A quick rinse with H2O doesn’t do much for your hair, but hair waters have a dryness-quenching power that rivals the benefits of a 10-minute mask. These tonics and mists rehydrate parched strands, adding softness and shine without the weight — or the wait, as they work in as little as eight seconds. Oils, masks, and creams once reigned supreme, but you’ll now find an array of liquid options focused on restoring damaged hair and creating mirror-like sheen.

We first noticed the floodgates had opened around 2020, when shine-enhancing, damage-repairing lamellar waters moved from salon sinks to your shower. Lamellar waters take their name from the scientific term “lamella,” which refers to a thin layer, explains Balanda Atis, AVP of scientific communications at L’Oréal Paris. 

Kérastase K Water, a glycol and amino acid professional treatment designed to help repair damaged strands while imparting a glassy finish, led the way with an at-home version by L’Oréal Paris that created salon-level results from the comfort of your bathroom. Since then, liquid glosses, tonic waters, and moisture mists have been pouring into the market, with unique benefits such as brightening color, reducing signs of damage, and refreshing curls and coils.

Meet the experts: 

  • Balanda Atis, AVP of scientific communications at L’Oréal Paris
  • Ginger King, cosmetic chemist
  • Jessica Grigoriou, head of beauty marketing and salon and masstige hair portfolio director at Unilever North America
  • Karina Lutzy, vice president of innovation and marketing at dpHUE
  • Millie Morales, a hairstylist based in Miami and Garnier celebrity beauty expert
  • Vernon François, founder of Vernon François Haircare and global consultant, educator, and celebrity hairdresser for Redken 

These products are so lightweight, you might wonder at first if they are even working. Hair waters are just as they sound, resembling actual water, so it can be hard to tell if you’ve applied the right amount (or if a drop got on your hair at all, in some cases). But after you style your hair, it’s clear your hair was rinsed with more than just tap water, as the results make quite the splash.

Keep reading to learn about the most popular types of hair waters, what experts say are the most important things to know about each, and our personal experiences with this intriguing new product category.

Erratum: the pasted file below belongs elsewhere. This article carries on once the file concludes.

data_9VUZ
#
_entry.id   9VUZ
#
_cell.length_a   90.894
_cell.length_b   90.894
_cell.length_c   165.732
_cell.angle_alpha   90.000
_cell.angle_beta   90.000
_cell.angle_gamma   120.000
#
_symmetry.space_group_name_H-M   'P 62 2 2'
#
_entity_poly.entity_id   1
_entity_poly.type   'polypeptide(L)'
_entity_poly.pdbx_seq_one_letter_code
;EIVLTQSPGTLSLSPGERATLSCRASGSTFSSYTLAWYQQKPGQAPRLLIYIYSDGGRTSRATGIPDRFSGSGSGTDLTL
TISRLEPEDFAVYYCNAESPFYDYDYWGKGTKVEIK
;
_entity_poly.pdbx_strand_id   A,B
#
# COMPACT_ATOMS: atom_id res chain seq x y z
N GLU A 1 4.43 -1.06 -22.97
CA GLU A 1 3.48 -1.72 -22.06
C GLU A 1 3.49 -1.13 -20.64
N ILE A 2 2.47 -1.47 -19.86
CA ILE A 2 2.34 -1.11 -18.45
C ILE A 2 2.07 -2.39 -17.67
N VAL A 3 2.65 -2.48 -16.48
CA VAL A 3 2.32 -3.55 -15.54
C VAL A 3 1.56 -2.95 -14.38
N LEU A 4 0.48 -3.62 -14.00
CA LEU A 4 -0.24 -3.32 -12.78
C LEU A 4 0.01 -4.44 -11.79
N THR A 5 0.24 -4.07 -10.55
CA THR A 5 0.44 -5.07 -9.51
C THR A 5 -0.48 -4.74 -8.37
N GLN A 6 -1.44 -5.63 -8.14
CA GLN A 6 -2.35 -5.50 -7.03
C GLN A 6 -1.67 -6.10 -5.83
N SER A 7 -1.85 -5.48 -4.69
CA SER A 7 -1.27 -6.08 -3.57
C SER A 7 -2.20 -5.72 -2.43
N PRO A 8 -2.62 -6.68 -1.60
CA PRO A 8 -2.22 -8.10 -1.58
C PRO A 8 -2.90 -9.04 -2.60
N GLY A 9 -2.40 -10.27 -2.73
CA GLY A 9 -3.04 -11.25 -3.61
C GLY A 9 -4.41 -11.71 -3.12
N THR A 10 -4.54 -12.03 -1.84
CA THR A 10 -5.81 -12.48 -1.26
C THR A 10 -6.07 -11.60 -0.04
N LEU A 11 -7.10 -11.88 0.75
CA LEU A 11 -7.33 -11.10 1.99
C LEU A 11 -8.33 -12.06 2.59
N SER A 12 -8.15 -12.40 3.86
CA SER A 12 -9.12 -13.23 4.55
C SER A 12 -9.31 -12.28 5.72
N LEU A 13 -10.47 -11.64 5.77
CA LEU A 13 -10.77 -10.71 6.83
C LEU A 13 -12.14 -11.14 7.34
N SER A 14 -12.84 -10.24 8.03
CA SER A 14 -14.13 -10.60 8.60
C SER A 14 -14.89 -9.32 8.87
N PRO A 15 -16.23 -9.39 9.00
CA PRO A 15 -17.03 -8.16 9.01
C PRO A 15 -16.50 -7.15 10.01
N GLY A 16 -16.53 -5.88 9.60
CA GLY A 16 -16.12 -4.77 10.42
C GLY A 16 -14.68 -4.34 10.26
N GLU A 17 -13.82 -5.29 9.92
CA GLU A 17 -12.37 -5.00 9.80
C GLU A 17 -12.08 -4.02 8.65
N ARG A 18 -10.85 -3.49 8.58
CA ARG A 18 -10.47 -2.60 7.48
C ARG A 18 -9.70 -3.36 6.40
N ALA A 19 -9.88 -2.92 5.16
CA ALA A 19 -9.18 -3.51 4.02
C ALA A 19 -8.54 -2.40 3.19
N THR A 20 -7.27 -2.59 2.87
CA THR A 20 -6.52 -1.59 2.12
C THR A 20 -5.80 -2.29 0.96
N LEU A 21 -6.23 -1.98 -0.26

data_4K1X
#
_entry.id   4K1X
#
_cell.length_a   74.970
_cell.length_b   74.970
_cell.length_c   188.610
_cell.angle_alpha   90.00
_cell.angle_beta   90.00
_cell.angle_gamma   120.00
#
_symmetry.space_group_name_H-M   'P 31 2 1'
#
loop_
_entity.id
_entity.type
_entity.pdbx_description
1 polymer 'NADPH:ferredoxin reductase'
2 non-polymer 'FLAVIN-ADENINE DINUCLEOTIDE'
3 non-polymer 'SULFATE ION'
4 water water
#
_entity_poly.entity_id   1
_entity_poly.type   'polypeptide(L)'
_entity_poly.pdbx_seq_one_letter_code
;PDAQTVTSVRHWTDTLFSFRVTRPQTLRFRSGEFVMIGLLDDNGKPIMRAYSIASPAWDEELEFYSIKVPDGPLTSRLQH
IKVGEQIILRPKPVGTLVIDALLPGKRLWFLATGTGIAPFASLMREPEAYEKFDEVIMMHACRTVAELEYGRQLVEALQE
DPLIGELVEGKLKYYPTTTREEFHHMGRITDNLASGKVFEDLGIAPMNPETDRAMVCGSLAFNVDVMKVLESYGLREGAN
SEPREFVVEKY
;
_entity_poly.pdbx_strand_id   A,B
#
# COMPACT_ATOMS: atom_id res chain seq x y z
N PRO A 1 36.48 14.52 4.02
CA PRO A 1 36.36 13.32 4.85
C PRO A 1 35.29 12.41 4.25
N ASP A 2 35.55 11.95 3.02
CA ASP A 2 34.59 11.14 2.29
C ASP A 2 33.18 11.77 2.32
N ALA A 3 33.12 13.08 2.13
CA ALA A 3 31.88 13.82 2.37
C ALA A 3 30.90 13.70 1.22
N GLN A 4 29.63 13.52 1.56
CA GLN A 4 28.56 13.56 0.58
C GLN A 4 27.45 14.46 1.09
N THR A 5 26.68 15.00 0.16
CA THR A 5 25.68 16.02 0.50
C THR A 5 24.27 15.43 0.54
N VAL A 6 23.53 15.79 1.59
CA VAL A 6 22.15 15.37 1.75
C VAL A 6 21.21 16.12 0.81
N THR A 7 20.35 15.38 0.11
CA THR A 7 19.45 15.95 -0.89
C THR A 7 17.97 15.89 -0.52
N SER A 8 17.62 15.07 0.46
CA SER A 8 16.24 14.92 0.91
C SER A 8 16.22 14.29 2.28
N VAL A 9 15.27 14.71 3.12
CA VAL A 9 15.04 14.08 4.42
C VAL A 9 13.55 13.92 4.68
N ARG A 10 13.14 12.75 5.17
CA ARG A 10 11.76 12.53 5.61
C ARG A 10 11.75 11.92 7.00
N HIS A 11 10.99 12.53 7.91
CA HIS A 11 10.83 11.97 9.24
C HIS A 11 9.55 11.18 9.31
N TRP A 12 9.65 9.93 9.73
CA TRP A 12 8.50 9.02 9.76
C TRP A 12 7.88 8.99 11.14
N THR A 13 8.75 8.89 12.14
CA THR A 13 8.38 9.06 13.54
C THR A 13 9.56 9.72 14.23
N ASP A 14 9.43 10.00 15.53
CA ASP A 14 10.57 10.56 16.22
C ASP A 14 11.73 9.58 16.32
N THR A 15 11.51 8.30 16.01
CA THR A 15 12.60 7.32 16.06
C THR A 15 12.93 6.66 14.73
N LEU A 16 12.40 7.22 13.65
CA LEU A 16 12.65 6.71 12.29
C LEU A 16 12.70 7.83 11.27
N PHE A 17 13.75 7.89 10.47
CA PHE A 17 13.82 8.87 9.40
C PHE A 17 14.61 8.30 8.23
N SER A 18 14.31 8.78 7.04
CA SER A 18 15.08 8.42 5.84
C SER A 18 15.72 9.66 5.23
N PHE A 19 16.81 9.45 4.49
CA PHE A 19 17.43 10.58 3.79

Liquid Gloss

In need of a color refresh but can’t make it to the salon? DpHUE’s just released Glossy Glaze boosts shine and softness, with the added benefit of a temporary color refresh that lasts up to three shampoos. “The pigment in the formula is not going to be as intense as a cream that you’re depositing on the hair,” says Karina Lutzy, vice president of innovation and marketing at dpHUE. “Because [the pigment] is in a liquid base, it doesn’t grab onto the hair as much. Think of it like lip gloss versus lipstick.” It adds more sheen than anything. 

As a highlighted bleach blonde constantly fighting the good fight against brassiness and frizz, the Cool Blonde shade appealed to me (it’s available in five colors, including Copper and Dark Brown, plus Sheer). Using the nozzle applicator, I targeted mid-lengths and ends, massaged it throughout (you can feel the texture change), and rinsed after two minutes. It worked like a purple shampoo on steroids. After my hair air dried, my now silky waves retained their pattern, and my blonde was noticeably cooler.

Lamellar Water

Gone are the days of standing awkwardly in the shower for 10 to 15 minutes while waiting for a deep treatment mask to hurry up and work. Lamellar waters are lightning-fast: “Once in contact with the water from wet hair, the formula hugs the hair fiber,” says L’Oréal’s Atis. Like magnets, the lamelles are positively charged and attracted to negatively charged, damaged areas of the hair, meaning they deliver the conditioning amino acids and lipids exactly where they need to be, rather than coating the entire hair shaft with heavy conditioning agents.

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